Cultivating Leadership During Turbulent Times
It’s no secret that 2020 wasn’t the year business owners were expecting. Plans were derailed, companies struggled and finances were hit hard. But as we work our way through to the last quarter of the year, I’m extremely hopeful for the future. Throughout my career, I’ve dealt with a stressful business situation or two (OK – many, many times) – for example, the stock market crash of ’08 that occurred right as I stepped into the role of publisher and CEO at the Omaha World-Herald.
Looking back, those struggles made me a better leader and taught me the importance of cultivating leadership within your teams as well. At Smith Kroeger, we follow the same model. We want everyone on our team to feel empowered to speak up, take action and share their ideas.
If you’re a business owner looking to promote from within more often, retain your new talent for years to come or just want to encourage your teams to feel empowered to take on more leadership roles in general, I’m sharing a few ways to get started cultivating leadership within your organization:
1. Remind them what they’re capable of.
- That’s one of the biggest roles you can play as CEO, reminding your team that sometimes they’re capable of far more than they’ll admit to themselves. Remain a steady example for them by getting out of your own comfort zone as well. Encouraging them to take on new challenges and allowing them to tap into different work or departments that they’re interested in has the potential to open up a new path for them.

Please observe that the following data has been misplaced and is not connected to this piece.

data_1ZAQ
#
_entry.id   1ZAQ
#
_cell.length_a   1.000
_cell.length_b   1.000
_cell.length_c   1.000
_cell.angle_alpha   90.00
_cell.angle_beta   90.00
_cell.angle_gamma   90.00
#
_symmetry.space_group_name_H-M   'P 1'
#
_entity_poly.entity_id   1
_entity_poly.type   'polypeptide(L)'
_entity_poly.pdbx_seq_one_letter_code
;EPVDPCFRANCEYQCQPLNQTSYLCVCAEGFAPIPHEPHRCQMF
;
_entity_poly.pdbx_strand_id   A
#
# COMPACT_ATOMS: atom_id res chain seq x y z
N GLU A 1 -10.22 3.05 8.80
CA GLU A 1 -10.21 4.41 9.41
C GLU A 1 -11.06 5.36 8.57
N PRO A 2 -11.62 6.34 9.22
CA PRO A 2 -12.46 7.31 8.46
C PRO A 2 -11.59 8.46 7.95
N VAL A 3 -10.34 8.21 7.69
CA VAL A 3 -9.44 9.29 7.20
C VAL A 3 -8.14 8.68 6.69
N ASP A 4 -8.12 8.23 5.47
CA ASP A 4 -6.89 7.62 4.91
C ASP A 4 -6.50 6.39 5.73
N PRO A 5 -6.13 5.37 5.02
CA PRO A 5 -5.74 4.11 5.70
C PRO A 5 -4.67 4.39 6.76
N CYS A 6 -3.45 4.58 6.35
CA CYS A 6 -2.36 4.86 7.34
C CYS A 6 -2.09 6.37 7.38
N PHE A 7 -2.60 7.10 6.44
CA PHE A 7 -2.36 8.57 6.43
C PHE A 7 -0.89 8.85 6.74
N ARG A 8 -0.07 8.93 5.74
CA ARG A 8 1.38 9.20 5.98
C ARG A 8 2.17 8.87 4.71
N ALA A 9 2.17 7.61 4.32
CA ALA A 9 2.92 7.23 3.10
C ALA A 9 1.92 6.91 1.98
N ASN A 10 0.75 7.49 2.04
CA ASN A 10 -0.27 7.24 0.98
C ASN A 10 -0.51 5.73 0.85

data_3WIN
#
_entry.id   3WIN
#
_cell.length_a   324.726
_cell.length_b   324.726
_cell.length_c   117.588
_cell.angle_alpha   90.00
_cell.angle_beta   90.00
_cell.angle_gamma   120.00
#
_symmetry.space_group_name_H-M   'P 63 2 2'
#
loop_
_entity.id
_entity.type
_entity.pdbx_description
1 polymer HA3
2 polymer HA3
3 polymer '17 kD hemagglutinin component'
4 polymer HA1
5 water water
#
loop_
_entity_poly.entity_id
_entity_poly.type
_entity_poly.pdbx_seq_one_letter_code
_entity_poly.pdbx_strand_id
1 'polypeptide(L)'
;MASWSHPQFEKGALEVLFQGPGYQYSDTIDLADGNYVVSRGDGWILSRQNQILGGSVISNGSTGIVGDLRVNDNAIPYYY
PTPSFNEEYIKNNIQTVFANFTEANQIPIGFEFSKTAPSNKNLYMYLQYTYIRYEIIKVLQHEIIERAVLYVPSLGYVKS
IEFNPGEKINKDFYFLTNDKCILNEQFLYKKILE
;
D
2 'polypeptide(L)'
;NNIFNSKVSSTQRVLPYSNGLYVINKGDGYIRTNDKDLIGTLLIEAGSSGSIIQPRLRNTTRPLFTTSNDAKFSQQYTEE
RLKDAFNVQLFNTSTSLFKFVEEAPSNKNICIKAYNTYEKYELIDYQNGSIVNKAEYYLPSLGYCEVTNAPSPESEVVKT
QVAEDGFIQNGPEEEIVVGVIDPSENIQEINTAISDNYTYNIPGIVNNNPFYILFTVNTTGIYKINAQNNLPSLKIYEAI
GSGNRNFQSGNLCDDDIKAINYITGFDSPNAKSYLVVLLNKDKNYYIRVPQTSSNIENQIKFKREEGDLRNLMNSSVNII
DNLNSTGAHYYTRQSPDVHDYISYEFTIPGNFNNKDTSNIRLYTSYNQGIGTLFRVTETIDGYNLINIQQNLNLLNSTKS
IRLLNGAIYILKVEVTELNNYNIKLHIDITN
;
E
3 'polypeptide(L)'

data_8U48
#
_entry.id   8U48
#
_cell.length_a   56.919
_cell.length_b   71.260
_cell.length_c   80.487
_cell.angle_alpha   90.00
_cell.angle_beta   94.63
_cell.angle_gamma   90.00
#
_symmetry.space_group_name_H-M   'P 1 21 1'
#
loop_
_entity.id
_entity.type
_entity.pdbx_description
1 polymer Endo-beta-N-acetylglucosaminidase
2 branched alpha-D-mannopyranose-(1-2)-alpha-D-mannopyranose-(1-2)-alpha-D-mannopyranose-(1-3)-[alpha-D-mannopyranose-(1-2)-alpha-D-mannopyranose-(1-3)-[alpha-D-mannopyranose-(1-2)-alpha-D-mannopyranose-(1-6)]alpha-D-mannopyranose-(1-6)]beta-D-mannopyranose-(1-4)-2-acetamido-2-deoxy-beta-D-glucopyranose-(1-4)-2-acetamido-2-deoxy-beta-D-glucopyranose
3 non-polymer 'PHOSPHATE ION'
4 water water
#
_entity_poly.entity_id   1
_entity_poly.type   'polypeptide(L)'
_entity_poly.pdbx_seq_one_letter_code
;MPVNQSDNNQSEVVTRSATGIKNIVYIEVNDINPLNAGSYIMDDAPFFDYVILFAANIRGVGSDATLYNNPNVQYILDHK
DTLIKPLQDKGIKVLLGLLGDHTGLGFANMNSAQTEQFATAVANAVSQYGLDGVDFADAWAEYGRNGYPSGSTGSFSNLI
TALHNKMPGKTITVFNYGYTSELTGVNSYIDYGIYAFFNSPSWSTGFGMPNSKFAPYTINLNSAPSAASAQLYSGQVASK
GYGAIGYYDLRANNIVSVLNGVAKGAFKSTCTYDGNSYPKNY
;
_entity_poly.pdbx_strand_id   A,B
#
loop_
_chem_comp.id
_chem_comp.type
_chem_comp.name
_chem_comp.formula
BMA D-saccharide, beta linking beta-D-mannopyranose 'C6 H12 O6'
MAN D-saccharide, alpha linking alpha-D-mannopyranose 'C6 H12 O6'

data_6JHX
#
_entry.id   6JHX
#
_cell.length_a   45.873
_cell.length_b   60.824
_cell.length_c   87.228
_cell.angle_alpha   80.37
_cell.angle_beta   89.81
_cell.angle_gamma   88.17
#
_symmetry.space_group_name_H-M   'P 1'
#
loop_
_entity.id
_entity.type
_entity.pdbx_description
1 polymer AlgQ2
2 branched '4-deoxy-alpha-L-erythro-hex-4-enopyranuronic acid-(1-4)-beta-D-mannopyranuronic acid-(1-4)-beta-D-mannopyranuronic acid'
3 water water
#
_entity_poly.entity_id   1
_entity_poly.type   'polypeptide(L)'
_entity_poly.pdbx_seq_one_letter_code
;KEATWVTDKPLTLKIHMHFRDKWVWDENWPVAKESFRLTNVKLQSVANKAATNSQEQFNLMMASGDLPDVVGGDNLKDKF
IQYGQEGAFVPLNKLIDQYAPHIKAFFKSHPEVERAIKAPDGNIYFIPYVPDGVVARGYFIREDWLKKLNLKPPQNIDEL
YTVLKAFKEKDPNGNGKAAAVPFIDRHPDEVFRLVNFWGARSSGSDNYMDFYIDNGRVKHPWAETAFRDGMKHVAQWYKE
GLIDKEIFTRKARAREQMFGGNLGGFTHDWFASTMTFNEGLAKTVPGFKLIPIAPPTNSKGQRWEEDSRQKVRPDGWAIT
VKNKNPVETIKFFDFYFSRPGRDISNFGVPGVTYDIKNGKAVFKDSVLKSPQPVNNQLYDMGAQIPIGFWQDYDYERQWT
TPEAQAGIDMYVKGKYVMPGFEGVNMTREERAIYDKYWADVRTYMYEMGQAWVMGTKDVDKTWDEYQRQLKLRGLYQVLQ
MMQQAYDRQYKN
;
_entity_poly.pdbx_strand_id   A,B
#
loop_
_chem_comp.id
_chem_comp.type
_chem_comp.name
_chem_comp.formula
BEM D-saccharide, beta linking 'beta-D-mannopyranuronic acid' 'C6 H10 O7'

2. Ask questions.
- Even the “dumb” ones. If I don’t know something, I ask, because I don’t know everything. I’m a lifelong learner – and asking questions gives everyone else in the room permission to do the same. This is one of the easiest, yet most often overlooked ways your team members can continue to grow and learn from each other.
3. Trust your gut.
- Or rather, trust your employee’s gut. If they express a strong stance and truly believe a particular action will drive results, encourage them to trust their gut. This is a win-win: It lets them know that you believe in them, and it allows them the permission to fail (and to learn from any so-called “failure”). This is imperative to being able to expand and grow as a business, as well – you need to be able to trust your people to work on behalf of your brand without feeling the need to overshadow or handhold.
4. Remember the give and take.
- Think about any partnership in your life. Whether it’s romantic, a friendship or a business partnership … if any one side takes advantage of the other, it won’t thrive and it very likely won’t last. This is where the “trust your people” comes into play again. Trust that your people are doing their best work and provide ample reason for them to trust you and have faith in your business’s direction.
These are some of the best ways I’ve personally found success in cultivating leadership on my teams. Throughout my years of experience managing teams as CEO, publisher, president and now owner of a marketing communications agency, I’ve learned that it’s of course not a one-size-fits-all situation. So, don’t forget to bring it back to the basics and put the time in to truly get to know the people at your organization as well.
What are your tips for business owners and cultivating leadership from within? I’d love to hear from you.
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